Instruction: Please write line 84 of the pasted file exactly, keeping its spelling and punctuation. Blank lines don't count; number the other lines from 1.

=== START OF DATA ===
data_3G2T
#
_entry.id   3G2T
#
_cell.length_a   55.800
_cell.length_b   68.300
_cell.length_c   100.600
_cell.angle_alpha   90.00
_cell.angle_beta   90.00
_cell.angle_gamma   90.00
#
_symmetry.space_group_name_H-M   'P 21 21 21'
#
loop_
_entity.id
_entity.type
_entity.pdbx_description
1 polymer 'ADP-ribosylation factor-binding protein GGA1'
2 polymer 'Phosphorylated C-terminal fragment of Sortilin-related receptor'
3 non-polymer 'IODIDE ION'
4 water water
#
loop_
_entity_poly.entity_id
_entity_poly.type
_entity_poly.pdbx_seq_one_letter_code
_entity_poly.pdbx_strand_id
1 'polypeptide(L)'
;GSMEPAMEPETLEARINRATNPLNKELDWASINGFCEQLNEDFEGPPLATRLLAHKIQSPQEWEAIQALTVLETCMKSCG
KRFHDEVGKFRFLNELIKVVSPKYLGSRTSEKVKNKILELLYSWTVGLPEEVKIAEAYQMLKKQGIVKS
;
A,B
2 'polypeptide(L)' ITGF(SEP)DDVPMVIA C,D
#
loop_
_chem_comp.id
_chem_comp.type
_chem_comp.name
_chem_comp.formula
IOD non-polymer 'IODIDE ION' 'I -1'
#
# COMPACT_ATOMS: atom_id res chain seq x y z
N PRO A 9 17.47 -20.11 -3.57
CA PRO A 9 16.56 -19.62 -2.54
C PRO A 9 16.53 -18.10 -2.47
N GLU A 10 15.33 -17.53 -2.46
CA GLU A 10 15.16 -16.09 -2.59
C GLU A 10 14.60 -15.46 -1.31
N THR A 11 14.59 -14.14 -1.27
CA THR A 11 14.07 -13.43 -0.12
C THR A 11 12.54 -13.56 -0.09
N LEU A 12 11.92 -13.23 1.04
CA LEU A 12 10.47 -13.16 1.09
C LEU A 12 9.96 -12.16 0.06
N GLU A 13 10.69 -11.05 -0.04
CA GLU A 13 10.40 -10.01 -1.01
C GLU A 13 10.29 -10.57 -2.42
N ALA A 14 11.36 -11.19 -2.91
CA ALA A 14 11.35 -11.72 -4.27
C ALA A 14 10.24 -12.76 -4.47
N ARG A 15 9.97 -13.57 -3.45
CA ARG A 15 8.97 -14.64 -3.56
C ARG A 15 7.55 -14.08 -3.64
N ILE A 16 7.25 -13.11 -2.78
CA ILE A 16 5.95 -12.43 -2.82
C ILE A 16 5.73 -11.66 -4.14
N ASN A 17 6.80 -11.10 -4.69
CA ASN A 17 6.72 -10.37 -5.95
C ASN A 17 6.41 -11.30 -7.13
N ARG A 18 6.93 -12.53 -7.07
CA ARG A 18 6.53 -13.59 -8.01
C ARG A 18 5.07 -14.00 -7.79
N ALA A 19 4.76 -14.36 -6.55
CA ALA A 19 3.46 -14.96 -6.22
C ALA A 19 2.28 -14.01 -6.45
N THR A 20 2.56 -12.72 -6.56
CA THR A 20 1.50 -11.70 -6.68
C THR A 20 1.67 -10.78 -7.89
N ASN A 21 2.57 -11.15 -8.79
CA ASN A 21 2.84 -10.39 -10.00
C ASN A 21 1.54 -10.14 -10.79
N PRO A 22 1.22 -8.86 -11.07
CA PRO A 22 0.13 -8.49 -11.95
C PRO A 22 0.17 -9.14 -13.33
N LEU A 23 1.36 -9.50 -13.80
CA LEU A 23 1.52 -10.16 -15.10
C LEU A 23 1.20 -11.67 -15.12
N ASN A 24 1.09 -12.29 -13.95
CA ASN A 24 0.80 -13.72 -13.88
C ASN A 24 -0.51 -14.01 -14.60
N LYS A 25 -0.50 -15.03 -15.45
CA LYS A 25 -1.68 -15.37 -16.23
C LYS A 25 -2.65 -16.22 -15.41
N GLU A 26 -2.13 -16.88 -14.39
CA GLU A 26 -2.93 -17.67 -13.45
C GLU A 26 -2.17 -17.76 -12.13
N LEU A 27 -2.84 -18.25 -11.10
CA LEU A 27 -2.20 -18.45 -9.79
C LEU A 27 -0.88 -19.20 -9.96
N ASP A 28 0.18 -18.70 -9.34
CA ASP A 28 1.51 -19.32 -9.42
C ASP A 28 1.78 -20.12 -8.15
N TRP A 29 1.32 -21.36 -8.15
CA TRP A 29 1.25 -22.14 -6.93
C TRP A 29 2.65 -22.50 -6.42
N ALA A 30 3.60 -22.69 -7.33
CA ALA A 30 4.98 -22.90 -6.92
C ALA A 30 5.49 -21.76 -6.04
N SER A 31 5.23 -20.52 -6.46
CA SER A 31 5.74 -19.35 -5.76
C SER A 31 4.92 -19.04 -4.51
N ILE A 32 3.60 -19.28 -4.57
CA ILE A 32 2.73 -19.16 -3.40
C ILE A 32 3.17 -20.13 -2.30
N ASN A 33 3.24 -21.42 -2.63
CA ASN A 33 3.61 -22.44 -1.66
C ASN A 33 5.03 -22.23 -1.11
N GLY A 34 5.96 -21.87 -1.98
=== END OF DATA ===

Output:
C PRO A 22 0.17 -9.14 -13.33